The idea to go to an ashram occurred while living in New Zealand –back in 2013.

With my father’s unconditional support I signed myself up to go to an ashram in Upstate New York. Needless to say, it was February and freezing cold.

The moment I got there I started to hate it, the heaters were turned off, the food was bad and wake up call was at 5:30am. And of course smoking was strictly prohibited. After 2 days I quit (the ashram, not smoking).

My dad wasn’t happy about the idea; he couldn’t understand how could I quit when I had endured so much more in New Zealand. I didn’t know how to answer his question and so I started to cry.

He calmed me down and said “Don’t worry my darling, everything has it’s time under the stars.”

The moment I jumped into the cab that would drive me away from the ashram I knew I had made the wrong decision. As I puffed on my first cigarette in two days I reflected on how my quest for freedom was enslaving me.

I knew why I had quit. I felt imprisoned. Everything was controlled, the times you eat, what you eat, when you sleep and what kind of work you do. I couldn’t take it. I was a free spirit focused in living a free life.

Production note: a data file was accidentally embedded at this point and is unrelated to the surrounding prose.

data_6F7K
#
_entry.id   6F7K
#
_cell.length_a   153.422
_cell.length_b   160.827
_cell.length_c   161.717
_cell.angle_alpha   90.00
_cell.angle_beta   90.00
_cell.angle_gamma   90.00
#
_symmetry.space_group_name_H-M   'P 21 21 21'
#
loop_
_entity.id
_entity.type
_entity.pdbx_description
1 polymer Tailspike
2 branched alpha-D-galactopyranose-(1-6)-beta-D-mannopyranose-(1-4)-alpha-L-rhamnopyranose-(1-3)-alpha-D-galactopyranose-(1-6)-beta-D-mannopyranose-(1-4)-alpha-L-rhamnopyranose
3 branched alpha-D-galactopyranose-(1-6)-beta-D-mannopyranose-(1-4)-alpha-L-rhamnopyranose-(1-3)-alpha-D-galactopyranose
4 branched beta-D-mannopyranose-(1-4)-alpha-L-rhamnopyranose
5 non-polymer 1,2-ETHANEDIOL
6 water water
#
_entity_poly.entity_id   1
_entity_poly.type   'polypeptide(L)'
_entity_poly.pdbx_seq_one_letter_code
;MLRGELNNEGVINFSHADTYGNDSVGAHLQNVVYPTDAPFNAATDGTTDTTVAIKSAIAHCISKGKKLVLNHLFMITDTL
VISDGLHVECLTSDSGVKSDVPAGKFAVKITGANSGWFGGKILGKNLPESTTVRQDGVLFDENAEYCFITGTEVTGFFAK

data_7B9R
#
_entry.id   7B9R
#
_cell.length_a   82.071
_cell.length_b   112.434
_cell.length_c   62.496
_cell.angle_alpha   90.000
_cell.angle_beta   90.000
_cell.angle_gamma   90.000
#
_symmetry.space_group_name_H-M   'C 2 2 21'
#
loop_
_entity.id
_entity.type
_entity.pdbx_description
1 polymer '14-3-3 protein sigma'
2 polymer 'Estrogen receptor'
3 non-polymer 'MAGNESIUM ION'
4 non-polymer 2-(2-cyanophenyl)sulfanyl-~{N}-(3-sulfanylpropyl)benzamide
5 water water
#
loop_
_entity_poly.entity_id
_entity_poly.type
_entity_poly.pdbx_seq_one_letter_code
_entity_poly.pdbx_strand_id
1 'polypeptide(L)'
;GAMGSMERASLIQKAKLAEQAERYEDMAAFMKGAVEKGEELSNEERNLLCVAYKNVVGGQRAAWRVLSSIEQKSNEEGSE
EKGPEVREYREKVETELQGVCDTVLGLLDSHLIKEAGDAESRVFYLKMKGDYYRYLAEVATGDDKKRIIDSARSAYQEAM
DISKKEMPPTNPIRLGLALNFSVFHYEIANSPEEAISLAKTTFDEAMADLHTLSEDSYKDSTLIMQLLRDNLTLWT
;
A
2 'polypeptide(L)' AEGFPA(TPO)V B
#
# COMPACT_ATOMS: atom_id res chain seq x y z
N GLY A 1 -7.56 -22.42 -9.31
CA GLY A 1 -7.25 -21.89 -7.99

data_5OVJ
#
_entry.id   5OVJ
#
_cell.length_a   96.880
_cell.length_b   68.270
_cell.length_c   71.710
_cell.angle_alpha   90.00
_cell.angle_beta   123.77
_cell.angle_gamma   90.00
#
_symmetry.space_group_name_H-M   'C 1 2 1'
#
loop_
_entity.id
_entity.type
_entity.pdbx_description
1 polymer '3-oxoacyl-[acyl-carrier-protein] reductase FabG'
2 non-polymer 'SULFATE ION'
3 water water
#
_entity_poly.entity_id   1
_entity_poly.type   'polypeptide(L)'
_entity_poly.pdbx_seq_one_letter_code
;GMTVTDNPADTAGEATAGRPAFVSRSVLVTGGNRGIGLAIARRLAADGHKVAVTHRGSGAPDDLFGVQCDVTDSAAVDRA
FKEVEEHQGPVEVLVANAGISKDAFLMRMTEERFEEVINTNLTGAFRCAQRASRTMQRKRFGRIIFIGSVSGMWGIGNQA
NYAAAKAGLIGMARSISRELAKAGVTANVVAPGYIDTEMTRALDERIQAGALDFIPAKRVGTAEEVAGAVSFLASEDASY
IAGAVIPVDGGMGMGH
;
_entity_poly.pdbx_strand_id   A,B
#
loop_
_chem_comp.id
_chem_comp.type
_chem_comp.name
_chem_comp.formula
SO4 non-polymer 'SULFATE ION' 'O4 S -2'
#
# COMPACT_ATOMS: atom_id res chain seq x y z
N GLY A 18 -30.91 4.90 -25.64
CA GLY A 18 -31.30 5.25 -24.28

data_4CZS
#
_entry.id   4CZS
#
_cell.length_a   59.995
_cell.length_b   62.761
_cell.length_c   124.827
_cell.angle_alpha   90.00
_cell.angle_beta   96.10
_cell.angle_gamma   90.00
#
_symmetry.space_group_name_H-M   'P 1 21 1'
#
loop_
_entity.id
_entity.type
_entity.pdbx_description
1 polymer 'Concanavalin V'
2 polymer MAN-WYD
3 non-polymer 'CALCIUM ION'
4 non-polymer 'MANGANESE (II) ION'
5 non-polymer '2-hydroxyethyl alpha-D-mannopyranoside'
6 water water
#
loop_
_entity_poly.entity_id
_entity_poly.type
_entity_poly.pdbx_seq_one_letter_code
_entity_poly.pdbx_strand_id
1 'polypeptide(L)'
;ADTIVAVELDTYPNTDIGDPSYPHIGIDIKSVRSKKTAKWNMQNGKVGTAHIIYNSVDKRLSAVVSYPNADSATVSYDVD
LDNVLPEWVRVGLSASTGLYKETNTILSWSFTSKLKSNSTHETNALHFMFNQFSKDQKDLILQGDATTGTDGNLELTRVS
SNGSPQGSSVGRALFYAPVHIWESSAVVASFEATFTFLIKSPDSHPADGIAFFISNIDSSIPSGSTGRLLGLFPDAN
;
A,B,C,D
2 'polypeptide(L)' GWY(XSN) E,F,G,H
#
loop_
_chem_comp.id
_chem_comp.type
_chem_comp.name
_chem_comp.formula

When I went back to Mexico I tried going back to the ashram but life happened and my entire world came upside-down. The ashram then became a long-lost wish that I would bury with my father’s death.

Every single day after I quit the ashram I regretted my decision. After my father’s death I regretted it even more. Especially because I wanted to free myself from life, but life was determined  to keep me in.

Nearly one year after my dad had died, I curiously sent an application to an Ashram. This time I chose the place carefully. I chose a nice island in the Caribbean. I didn’t know if I would get accepted, or if I would be able to afford it. Some would think I was wasting the administrative personnel’s time, but I wanted to dream and feel like it could be real.

A few months later — after I had forgotten about my application, I got a phone call saying I had been accepted. Coincidentally I had just sold my father’s golf car and had the money saved in my bank account.

It wasn’t much; it was the only material possession I had managed to save after his death, but it was enough to pay for the trip.

The yoga teaching course I wanted to take was set to start straight away and so I needed to jump on the plane soon after. I didn’t have time to think about it, it was my time under the stars.